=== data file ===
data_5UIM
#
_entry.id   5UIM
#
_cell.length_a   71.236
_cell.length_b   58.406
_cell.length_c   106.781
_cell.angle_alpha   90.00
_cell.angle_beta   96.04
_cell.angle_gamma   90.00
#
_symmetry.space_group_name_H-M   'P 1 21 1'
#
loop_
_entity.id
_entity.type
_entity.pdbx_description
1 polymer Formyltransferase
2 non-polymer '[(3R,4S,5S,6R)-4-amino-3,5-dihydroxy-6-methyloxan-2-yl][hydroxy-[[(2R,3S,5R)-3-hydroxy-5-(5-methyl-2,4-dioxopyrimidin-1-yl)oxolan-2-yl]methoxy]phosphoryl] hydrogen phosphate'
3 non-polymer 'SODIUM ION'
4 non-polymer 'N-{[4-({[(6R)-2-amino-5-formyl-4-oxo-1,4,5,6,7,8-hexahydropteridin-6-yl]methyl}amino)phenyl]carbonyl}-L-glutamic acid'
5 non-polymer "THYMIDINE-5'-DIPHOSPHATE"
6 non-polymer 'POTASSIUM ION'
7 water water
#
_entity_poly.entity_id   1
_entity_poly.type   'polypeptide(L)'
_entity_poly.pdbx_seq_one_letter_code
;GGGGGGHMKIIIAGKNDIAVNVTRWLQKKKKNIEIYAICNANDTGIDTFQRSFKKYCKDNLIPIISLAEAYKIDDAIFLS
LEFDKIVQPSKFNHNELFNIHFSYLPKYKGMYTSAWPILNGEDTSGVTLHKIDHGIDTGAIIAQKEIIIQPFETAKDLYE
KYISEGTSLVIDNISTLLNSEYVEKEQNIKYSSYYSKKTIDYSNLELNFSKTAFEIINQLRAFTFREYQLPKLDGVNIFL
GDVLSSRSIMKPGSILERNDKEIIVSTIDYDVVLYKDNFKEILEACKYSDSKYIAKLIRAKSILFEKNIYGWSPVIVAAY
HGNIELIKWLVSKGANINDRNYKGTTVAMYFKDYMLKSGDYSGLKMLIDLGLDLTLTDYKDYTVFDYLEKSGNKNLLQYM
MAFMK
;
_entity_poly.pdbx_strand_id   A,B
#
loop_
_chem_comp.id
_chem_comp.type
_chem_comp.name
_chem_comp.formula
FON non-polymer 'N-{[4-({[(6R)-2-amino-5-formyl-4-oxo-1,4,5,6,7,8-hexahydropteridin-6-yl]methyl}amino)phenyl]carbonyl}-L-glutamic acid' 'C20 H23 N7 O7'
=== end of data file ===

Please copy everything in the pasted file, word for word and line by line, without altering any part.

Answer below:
data_5UIM
#
_entry.id   5UIM
#
_cell.length_a   71.236
_cell.length_b   58.406
_cell.length_c   106.781
_cell.angle_alpha   90.00
_cell.angle_beta   96.04
_cell.angle_gamma   90.00
#
_symmetry.space_group_name_H-M   'P 1 21 1'
#
loop_
_entity.id
_entity.type
_entity.pdbx_description
1 polymer Formyltransferase
2 non-polymer '[(3R,4S,5S,6R)-4-amino-3,5-dihydroxy-6-methyloxan-2-yl][hydroxy-[[(2R,3S,5R)-3-hydroxy-5-(5-methyl-2,4-dioxopyrimidin-1-yl)oxolan-2-yl]methoxy]phosphoryl] hydrogen phosphate'
3 non-polymer 'SODIUM ION'
4 non-polymer 'N-{[4-({[(6R)-2-amino-5-formyl-4-oxo-1,4,5,6,7,8-hexahydropteridin-6-yl]methyl}amino)phenyl]carbonyl}-L-glutamic acid'
5 non-polymer "THYMIDINE-5'-DIPHOSPHATE"
6 non-polymer 'POTASSIUM ION'
7 water water
#
_entity_poly.entity_id   1
_entity_poly.type   'polypeptide(L)'
_entity_poly.pdbx_seq_one_letter_code
;GGGGGGHMKIIIAGKNDIAVNVTRWLQKKKKNIEIYAICNANDTGIDTFQRSFKKYCKDNLIPIISLAEAYKIDDAIFLS
LEFDKIVQPSKFNHNELFNIHFSYLPKYKGMYTSAWPILNGEDTSGVTLHKIDHGIDTGAIIAQKEIIIQPFETAKDLYE
KYISEGTSLVIDNISTLLNSEYVEKEQNIKYSSYYSKKTIDYSNLELNFSKTAFEIINQLRAFTFREYQLPKLDGVNIFL
GDVLSSRSIMKPGSILERNDKEIIVSTIDYDVVLYKDNFKEILEACKYSDSKYIAKLIRAKSILFEKNIYGWSPVIVAAY
HGNIELIKWLVSKGANINDRNYKGTTVAMYFKDYMLKSGDYSGLKMLIDLGLDLTLTDYKDYTVFDYLEKSGNKNLLQYM
MAFMK
;
_entity_poly.pdbx_strand_id   A,B
#
loop_
_chem_comp.id
_chem_comp.type
_chem_comp.name
_chem_comp.formula
FON non-polymer 'N-{[4-({[(6R)-2-amino-5-formyl-4-oxo-1,4,5,6,7,8-hexahydropteridin-6-yl]methyl}amino)phenyl]carbonyl}-L-glutamic acid' 'C20 H23 N7 O7'